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## E2.5 Signals & Linear Systems

Lecture 6 Slide 12

## Time Shifting Property of the Laplace transform

Time Shifting property:

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## Find the Laplace transform of x(t) as shown:

[u (t 2) u (t 4)]

Delaying x(t) by t0 (i.e. time shifting) amounts to multiplying its transform X(s) by e st0 . Remember that x(t) starts at t = 0, and x(t - t0) starts at t = t0. Therefore, the more accurate statement of the time shifting property is:
(t 1)[u (t 1) u (t 2)] x(t ) = (t 1)[u (t 1) u (t 2)] + [u (t 2) u (t 4)]

= (t 1)u(t 1) (t 1)u(t 2)
= (t 1)u (t 1)

u(t 2) u(t 4)
u(t 4)

(t 2)u(t 2)

Time shift

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E2.5 Signals & Linear Systems Lecture 6 Slide 14

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## Frequency Shifting property:

Given

, show that

Frequency shifting the transform X(s) by s0 amounts to multiplying its time signal by e s0t . Observe symmetry (or duality) between frequency-shift and time-shift properties.

## Apply frequency-shifting property with frequency shift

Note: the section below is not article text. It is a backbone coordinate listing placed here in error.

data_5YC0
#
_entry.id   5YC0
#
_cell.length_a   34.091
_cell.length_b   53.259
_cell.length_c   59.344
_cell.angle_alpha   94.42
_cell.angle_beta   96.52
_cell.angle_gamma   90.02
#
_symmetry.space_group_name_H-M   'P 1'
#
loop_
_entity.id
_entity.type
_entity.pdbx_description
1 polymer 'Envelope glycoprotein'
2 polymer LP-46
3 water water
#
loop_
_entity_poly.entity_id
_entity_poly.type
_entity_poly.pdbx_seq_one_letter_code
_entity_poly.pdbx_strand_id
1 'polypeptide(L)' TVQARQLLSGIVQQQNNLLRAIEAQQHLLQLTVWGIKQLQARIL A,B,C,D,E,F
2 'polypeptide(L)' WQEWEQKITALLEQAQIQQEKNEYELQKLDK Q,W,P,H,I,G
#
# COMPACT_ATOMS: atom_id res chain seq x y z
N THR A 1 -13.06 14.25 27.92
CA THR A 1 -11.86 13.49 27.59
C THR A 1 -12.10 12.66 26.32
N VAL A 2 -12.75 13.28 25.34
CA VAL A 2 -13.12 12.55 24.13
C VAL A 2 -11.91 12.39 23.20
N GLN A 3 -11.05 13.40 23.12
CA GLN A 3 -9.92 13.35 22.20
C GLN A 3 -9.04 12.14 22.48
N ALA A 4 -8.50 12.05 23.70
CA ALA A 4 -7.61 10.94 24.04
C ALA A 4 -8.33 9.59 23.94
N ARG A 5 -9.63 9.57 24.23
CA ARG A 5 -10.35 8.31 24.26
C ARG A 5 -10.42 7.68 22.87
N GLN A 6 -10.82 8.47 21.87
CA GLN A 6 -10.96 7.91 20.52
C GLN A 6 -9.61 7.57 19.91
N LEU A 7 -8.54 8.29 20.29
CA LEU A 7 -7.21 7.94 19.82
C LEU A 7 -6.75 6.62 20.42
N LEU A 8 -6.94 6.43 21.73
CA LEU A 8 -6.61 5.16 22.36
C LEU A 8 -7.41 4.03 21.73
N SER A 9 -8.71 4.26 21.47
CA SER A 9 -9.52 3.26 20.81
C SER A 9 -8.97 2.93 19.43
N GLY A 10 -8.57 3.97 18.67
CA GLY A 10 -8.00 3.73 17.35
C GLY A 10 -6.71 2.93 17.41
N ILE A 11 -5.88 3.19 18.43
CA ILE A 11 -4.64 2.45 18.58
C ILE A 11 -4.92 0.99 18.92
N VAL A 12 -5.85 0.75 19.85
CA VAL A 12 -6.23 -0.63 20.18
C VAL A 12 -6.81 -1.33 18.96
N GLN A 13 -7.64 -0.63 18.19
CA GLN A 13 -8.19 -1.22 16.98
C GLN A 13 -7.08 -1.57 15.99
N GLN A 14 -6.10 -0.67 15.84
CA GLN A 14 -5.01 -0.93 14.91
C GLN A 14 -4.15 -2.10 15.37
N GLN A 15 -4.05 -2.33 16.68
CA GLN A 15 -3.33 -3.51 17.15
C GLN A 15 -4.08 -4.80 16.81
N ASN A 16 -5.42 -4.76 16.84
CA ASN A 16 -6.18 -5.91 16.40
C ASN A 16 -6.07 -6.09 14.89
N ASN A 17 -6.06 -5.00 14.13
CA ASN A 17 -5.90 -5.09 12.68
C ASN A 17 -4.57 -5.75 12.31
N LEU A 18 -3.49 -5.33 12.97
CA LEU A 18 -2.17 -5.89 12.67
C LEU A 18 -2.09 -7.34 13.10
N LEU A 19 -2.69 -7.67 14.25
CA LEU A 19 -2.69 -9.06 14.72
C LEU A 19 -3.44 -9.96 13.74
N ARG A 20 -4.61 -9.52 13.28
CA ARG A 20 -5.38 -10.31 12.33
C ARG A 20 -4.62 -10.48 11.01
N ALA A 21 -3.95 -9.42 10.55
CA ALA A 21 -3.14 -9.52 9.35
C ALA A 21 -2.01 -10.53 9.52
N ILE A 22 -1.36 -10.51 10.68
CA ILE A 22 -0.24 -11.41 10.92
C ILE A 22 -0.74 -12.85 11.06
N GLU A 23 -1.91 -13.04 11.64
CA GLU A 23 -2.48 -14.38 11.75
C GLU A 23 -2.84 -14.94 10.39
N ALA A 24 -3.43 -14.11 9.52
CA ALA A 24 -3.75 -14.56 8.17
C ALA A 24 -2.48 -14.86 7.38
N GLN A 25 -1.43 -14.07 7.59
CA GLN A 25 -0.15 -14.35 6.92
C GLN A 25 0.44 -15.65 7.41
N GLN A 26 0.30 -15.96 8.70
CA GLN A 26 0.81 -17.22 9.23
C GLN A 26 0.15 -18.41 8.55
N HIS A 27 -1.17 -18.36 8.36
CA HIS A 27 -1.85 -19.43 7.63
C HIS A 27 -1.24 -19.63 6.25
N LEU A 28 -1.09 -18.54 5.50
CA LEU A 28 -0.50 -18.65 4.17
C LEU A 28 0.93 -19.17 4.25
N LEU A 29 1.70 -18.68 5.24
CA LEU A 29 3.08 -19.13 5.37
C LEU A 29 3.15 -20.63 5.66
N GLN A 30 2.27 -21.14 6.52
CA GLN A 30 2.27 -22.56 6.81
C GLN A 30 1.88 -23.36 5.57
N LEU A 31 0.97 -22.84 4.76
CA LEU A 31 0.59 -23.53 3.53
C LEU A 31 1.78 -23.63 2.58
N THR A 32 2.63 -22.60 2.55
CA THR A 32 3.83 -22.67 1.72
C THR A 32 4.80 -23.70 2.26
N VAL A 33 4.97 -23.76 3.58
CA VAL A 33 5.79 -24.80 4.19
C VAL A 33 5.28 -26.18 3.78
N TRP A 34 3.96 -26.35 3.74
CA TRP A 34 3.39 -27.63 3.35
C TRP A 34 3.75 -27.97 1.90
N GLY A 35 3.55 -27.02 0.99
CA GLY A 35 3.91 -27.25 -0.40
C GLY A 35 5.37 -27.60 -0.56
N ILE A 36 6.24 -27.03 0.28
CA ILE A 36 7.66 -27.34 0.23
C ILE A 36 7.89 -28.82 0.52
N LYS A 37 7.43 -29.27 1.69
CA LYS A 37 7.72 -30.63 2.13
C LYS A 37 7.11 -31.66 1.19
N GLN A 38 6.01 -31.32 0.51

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Replace s with (s+a) means frequency shift by -a. This yields the RHS of the equation. By frequency-shifting property, we need to multiply the at LHS by e .

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Lecture 6 Slide 16

Time-Differentiation Property
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## Proof of Time-Differentiation Property

Time-differentiation property:
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## For the Laplace integral to converge, it is necessary that Therefore we get:

x(t )e st 0 as t

Frequency-differentiation property:
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E2.5 Signals & Linear Systems Lecture 6 Slide 17 PYKC 24-Jan-11 E2.5 Signals & Linear Systems Lecture 6 Slide 18

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Application of Time-Differentiation
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Time-Integration Property
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Find the Laplace transform of the signal x(t) using time differentiation and time-shifting properties.

Time-integration property:

d/dt

d/dt